Grimwith Reservoir

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Grimwith Reservoir
Grimwith by the ruin.jpg
A view of Grimwith Reservoir from the ruin on the north shore.
Location Yorkshire Dales, England
Coordinates 54°04′48″N 01°54′41″W / 54.08000°N 1.91139°W / 54.08000; -1.91139Coordinates: 54°04′48″N 01°54′41″W / 54.08000°N 1.91139°W / 54.08000; -1.91139
Type Reservoir
Primary inflows Blea Beck, Gate Up Gill, Grimwith Beck
Primary outflows River Dibb
Catchment area 25.5 km2 (9.8 sq mi)
Basin countries United Kingdom
Surface area 1.47 km2 (0.57 sq mi)
Average depth 14.8 m (49 ft)[1]
Water volume 21,772,000 m3 (4.789×109 imp gal)
Surface elevation 288 m (945 ft)

Grimwith Reservoir is located in the Yorkshire Dales in North Yorkshire, England. It is accessed from the B6265 road 1.5 miles (2.4 km) east of Hebden and 8 miles (13 km) west of Pateley Bridge. With a surface area of 1.47 square kilometres (0.57 sq mi) and holding 21,772,000 cubic metres (4.789×109 imp gal) of water it is Yorkshire Water's largest reservoir.[2]

The original reservoir was built in 1864 by the Bradford Corporation, the Local Authority for the city of Bradford, approximately 300 metres (980 ft) above sea level in Wharfedale.[2] Following an agreement made in 1970 the size of the reservoir was increased by seven times and the water level was raised by 20 metres (66 ft), with work starting in 1976 and being completed in 1983.[3] The reservoir outlet is the site of a renewable energy project that saw the installation of a small turbine that generates 1400 MWh of electricity per annum.[4]

The reservoir is an important area for birds and is home to wildfowl such as Eurasian wigeon, teal, greylag geese and Canada geese.[5] Other birds that can be seen at various times in the area include ringed plover, northern lapwing, common redshank, Eurasian curlew, reed bunting, lesser redpoll, whinchat and sedge warbler.[6]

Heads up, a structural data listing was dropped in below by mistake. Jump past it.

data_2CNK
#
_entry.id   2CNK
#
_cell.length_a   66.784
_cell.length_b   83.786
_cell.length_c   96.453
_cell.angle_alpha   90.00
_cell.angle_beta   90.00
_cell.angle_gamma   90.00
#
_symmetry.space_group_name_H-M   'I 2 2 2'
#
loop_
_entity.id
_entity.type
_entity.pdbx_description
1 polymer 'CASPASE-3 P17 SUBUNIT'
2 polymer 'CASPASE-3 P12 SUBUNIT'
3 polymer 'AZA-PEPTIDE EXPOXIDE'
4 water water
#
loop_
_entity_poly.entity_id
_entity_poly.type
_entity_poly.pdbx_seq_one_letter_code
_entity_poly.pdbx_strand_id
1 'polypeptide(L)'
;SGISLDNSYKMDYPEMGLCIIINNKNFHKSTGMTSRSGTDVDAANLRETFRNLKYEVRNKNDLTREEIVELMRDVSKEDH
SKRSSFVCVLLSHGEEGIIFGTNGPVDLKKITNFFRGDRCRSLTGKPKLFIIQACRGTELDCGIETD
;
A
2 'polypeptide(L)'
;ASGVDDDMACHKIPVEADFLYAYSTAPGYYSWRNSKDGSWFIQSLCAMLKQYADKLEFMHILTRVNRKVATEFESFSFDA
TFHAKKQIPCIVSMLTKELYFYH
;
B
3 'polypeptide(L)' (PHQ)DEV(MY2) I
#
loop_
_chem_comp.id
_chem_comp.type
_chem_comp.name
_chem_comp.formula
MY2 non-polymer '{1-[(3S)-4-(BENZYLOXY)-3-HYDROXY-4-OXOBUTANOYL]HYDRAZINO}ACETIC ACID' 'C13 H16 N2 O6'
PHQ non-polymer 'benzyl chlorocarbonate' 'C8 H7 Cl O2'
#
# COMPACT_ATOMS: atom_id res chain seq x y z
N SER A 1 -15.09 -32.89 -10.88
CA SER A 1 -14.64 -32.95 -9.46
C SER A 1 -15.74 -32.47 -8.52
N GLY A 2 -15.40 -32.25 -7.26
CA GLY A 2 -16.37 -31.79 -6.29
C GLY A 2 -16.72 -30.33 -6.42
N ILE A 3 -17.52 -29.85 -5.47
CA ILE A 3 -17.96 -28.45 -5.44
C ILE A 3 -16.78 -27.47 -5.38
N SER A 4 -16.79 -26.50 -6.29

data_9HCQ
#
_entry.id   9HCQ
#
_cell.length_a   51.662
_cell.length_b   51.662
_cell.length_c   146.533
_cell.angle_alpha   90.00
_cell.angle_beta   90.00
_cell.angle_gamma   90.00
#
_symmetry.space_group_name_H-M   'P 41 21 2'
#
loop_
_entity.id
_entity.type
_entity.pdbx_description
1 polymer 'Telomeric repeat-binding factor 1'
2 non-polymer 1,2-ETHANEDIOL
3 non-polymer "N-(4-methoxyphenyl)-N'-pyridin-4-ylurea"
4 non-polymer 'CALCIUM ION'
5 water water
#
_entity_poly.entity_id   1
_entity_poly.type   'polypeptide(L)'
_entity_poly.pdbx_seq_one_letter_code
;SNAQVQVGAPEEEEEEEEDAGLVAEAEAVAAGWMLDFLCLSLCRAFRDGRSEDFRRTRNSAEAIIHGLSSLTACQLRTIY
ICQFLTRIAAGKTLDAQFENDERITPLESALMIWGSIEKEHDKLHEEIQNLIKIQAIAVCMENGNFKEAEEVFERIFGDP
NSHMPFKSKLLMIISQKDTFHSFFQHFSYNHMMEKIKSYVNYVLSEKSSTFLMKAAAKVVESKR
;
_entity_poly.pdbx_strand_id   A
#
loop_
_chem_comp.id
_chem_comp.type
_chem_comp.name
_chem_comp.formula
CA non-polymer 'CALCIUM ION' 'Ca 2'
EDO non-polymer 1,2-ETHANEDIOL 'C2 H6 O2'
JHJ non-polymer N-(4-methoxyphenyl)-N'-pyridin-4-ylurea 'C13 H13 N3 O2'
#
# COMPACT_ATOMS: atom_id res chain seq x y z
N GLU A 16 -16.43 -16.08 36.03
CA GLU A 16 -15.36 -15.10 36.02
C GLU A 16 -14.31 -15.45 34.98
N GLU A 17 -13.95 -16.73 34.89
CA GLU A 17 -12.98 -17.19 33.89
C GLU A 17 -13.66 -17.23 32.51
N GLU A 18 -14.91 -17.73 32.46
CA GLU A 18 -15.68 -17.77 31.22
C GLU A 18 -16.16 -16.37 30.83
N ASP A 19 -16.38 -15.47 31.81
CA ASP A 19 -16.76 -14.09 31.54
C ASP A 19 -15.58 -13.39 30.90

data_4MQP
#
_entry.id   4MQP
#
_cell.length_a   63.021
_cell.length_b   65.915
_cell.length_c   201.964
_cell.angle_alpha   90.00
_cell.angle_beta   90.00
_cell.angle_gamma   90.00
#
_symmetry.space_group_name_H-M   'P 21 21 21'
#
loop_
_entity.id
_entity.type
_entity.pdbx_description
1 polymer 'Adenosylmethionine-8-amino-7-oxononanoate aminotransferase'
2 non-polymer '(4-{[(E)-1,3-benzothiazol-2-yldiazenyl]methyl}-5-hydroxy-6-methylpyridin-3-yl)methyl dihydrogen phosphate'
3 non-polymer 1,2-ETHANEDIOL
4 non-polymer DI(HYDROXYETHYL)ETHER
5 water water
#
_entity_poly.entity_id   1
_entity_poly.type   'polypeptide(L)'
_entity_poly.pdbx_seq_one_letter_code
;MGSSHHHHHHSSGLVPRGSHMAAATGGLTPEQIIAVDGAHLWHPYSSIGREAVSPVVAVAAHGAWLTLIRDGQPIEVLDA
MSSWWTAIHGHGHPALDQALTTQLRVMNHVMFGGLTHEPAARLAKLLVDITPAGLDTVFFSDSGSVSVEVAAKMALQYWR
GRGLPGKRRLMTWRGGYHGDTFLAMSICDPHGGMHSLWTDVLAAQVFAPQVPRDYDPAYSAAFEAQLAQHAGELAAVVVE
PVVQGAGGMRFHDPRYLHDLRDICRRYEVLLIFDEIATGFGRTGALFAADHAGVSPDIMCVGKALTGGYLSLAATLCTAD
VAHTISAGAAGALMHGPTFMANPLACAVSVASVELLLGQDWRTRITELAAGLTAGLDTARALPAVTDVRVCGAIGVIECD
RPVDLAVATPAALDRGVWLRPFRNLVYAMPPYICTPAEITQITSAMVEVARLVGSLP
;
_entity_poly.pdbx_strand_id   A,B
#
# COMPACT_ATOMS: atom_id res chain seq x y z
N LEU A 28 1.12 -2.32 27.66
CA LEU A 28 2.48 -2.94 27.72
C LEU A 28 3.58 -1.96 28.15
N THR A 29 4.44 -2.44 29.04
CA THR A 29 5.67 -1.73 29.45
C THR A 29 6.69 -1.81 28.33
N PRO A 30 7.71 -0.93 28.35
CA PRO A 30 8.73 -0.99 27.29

The reservoir is a popular destination for leisure activities such as sailing, walking and visitors to Stump Cross Caverns.[2][5] A 7.2 kilometres (4.5 mi) wheelchair-accessible footpath / track circumnavigates the reservoir.[7][8]


  1. ^ "Grimwith Reservoir". Catchment Data Explorer. Environment Agency. Retrieved 6 June 2016. 
  2. ^ a b c "Grimwith reservoir". Yorkshire Water. Retrieved 22 August 2008. 
  3. ^ "Craven Through The Years". Telegraph and Argus. 15 August 2008. Retrieved 30 November 2015. 
  4. ^ "Renewable energy". Retrieved 12 October 2011. 
  5. ^ a b "Grimwith Reservoir". Yorkshire Dales National Park Authority. Retrieved 22 August 2008. 
  6. ^ Smith, Jonathan (20 July 2018). "Peaceful circuit of reservoir". Darlington & Stockton Times (29-2018). p. 61. ISSN 2516-5348. 
  7. ^ "Walk 1573 - Grimwith Reservoir". Walking Britain. Retrieved 6 June 2016. 
  8. ^ Smith, Bob. "Dales 'missing link' improved to help disabled visitors at Grimwith Reservoir". Grough. Retrieved 6 June 2016. 

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